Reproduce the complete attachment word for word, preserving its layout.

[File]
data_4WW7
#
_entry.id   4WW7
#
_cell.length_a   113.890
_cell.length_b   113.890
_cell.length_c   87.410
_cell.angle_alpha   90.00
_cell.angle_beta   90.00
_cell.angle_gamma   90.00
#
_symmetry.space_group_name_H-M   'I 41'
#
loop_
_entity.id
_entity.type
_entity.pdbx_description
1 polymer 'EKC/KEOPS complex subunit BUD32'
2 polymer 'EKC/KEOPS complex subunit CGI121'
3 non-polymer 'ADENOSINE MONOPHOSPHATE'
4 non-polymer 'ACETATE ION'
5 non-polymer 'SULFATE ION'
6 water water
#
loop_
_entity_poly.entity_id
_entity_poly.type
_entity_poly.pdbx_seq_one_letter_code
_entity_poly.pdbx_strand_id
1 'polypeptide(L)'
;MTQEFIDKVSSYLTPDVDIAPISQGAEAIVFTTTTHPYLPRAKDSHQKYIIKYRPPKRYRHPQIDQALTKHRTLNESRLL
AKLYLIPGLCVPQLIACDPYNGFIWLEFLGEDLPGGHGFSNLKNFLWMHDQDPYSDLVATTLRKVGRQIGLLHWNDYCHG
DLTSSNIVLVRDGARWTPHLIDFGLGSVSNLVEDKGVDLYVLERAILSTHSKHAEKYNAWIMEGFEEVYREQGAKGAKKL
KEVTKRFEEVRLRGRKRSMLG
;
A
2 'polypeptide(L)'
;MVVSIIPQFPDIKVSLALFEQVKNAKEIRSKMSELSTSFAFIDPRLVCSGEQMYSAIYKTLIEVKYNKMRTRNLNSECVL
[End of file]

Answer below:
data_4WW7
#
_entry.id   4WW7
#
_cell.length_a   113.890
_cell.length_b   113.890
_cell.length_c   87.410
_cell.angle_alpha   90.00
_cell.angle_beta   90.00
_cell.angle_gamma   90.00
#
_symmetry.space_group_name_H-M   'I 41'
#
loop_
_entity.id
_entity.type
_entity.pdbx_description
1 polymer 'EKC/KEOPS complex subunit BUD32'
2 polymer 'EKC/KEOPS complex subunit CGI121'
3 non-polymer 'ADENOSINE MONOPHOSPHATE'
4 non-polymer 'ACETATE ION'
5 non-polymer 'SULFATE ION'
6 water water
#
loop_
_entity_poly.entity_id
_entity_poly.type
_entity_poly.pdbx_seq_one_letter_code
_entity_poly.pdbx_strand_id
1 'polypeptide(L)'
;MTQEFIDKVSSYLTPDVDIAPISQGAEAIVFTTTTHPYLPRAKDSHQKYIIKYRPPKRYRHPQIDQALTKHRTLNESRLL
AKLYLIPGLCVPQLIACDPYNGFIWLEFLGEDLPGGHGFSNLKNFLWMHDQDPYSDLVATTLRKVGRQIGLLHWNDYCHG
DLTSSNIVLVRDGARWTPHLIDFGLGSVSNLVEDKGVDLYVLERAILSTHSKHAEKYNAWIMEGFEEVYREQGAKGAKKL
KEVTKRFEEVRLRGRKRSMLG
;
A
2 'polypeptide(L)'
;MVVSIIPQFPDIKVSLALFEQVKNAKEIRSKMSELSTSFAFIDPRLVCSGEQMYSAIYKTLIEVKYNKMRTRNLNSECVL